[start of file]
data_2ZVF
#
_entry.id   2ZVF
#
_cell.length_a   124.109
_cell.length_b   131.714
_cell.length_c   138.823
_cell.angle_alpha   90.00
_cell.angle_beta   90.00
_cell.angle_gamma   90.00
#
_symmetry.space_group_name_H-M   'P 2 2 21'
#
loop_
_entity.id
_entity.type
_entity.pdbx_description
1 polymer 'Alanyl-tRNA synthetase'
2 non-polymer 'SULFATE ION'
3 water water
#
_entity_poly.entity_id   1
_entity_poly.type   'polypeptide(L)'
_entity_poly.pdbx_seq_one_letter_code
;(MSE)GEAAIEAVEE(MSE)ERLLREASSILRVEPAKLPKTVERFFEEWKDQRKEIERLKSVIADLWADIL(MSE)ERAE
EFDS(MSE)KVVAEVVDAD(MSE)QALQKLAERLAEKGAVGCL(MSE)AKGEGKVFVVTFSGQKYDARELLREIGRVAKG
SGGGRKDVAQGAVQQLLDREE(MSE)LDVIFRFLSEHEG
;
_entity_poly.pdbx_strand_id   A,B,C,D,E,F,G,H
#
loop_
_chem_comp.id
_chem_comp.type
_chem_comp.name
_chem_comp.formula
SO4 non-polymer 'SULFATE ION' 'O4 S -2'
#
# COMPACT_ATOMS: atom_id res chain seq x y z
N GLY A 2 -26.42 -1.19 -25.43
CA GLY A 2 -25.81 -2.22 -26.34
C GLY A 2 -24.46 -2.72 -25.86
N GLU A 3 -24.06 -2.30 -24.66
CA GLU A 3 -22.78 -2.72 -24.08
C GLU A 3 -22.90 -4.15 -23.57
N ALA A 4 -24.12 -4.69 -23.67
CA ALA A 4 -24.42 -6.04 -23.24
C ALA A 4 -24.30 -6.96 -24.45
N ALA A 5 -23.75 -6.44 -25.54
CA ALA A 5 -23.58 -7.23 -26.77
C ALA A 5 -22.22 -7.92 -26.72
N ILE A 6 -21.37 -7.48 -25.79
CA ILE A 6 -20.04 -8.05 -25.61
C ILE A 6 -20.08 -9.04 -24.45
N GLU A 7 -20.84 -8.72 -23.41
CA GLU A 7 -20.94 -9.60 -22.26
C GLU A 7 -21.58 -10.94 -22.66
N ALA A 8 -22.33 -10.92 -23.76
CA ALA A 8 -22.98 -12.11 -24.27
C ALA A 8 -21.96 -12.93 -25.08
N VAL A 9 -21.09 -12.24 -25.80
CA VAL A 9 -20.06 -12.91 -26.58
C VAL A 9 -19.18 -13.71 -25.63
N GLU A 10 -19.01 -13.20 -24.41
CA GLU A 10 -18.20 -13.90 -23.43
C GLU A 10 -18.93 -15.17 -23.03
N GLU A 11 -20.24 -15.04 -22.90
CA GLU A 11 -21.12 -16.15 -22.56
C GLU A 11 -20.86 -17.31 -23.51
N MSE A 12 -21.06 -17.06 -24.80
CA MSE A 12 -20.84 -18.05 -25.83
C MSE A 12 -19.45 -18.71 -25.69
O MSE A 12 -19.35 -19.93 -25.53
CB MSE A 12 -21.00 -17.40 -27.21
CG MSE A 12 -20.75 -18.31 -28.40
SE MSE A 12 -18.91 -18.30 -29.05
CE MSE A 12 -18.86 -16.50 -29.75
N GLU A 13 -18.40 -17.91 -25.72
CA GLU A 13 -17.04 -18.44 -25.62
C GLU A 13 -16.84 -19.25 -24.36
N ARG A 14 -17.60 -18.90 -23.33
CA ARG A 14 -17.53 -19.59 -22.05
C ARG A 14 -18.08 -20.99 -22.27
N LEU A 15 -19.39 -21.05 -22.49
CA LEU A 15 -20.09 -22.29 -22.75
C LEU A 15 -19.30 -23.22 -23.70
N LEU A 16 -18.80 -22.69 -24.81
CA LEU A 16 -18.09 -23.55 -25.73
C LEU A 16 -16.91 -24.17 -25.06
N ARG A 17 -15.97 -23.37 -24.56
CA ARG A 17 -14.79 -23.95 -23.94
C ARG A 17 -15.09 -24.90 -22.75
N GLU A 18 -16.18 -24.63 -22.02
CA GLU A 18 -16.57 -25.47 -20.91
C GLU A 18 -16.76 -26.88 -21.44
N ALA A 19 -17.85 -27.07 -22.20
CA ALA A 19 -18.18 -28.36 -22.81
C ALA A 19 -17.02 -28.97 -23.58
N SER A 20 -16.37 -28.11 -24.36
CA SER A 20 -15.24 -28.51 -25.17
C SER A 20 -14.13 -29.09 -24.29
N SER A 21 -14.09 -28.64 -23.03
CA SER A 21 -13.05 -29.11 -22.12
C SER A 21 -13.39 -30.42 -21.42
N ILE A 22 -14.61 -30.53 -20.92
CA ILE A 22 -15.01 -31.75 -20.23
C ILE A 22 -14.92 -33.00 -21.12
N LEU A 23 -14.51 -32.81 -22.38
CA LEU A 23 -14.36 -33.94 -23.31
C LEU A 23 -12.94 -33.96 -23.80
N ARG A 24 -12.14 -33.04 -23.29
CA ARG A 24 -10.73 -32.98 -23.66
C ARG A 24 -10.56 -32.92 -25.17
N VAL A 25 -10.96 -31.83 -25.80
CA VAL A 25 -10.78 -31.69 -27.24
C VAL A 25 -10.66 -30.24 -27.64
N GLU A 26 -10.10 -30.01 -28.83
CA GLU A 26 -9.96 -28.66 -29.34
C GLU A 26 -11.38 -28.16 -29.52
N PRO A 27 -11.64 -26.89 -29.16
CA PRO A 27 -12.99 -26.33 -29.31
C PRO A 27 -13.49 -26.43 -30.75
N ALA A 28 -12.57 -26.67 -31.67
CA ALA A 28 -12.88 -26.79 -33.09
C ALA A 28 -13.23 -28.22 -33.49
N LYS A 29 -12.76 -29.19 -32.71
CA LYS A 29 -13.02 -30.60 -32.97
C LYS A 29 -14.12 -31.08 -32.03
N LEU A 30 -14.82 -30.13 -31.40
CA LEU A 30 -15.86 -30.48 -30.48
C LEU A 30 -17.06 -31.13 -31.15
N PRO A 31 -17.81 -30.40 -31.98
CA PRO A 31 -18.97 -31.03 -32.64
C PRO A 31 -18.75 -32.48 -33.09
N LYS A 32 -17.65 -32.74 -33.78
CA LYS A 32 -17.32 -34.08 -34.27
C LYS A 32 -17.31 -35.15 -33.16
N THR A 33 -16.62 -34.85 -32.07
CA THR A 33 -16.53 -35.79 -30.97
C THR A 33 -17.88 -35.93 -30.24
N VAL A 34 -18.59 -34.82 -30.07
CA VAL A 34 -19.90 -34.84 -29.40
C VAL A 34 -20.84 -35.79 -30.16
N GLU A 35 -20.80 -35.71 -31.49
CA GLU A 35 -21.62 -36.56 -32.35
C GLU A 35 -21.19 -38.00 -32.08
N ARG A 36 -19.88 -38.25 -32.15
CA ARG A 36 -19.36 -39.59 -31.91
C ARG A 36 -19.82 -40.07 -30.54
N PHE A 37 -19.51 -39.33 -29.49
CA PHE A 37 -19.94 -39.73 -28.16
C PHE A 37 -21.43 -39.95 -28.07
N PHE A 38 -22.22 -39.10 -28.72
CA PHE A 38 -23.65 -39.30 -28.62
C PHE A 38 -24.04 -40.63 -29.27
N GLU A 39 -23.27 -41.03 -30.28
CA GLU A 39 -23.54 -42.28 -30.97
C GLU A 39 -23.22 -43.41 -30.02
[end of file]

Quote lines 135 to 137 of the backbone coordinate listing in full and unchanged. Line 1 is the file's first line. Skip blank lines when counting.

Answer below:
CA LYS A 32 -17.32 -34.08 -34.27
C LYS A 32 -17.31 -35.15 -33.16
N THR A 33 -16.62 -34.85 -32.07